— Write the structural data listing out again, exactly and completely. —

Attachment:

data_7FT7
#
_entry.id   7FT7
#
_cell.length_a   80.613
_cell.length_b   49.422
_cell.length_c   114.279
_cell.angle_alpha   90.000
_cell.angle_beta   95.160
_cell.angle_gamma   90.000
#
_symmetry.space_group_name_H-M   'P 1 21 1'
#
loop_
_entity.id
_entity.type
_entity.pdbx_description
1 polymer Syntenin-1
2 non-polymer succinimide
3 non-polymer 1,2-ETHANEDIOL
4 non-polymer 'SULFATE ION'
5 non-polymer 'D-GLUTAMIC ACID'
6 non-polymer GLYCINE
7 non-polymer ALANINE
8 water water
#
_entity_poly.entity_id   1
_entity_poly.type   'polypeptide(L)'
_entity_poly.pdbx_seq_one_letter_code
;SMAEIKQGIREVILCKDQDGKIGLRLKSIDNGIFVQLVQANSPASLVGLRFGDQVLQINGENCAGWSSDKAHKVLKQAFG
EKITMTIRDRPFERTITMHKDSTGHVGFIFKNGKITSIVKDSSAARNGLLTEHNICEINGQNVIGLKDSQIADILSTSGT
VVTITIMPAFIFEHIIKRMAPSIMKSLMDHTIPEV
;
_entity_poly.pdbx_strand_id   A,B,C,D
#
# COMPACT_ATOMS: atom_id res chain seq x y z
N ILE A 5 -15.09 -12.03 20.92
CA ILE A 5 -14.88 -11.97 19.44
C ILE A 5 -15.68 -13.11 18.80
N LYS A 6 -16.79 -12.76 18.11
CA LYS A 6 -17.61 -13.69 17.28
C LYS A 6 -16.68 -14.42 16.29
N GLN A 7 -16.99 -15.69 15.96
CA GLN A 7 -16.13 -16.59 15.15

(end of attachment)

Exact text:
data_7FT7
#
_entry.id   7FT7
#
_cell.length_a   80.613
_cell.length_b   49.422
_cell.length_c   114.279
_cell.angle_alpha   90.000
_cell.angle_beta   95.160
_cell.angle_gamma   90.000
#
_symmetry.space_group_name_H-M   'P 1 21 1'
#
loop_
_entity.id
_entity.type
_entity.pdbx_description
1 polymer Syntenin-1
2 non-polymer succinimide
3 non-polymer 1,2-ETHANEDIOL
4 non-polymer 'SULFATE ION'
5 non-polymer 'D-GLUTAMIC ACID'
6 non-polymer GLYCINE
7 non-polymer ALANINE
8 water water
#
_entity_poly.entity_id   1
_entity_poly.type   'polypeptide(L)'
_entity_poly.pdbx_seq_one_letter_code
;SMAEIKQGIREVILCKDQDGKIGLRLKSIDNGIFVQLVQANSPASLVGLRFGDQVLQINGENCAGWSSDKAHKVLKQAFG
EKITMTIRDRPFERTITMHKDSTGHVGFIFKNGKITSIVKDSSAARNGLLTEHNICEINGQNVIGLKDSQIADILSTSGT
VVTITIMPAFIFEHIIKRMAPSIMKSLMDHTIPEV
;
_entity_poly.pdbx_strand_id   A,B,C,D
#
# COMPACT_ATOMS: atom_id res chain seq x y z
N ILE A 5 -15.09 -12.03 20.92
CA ILE A 5 -14.88 -11.97 19.44
C ILE A 5 -15.68 -13.11 18.80
N LYS A 6 -16.79 -12.76 18.11
CA LYS A 6 -17.61 -13.69 17.28
C LYS A 6 -16.68 -14.42 16.29
N GLN A 7 -16.99 -15.69 15.96
CA GLN A 7 -16.13 -16.59 15.15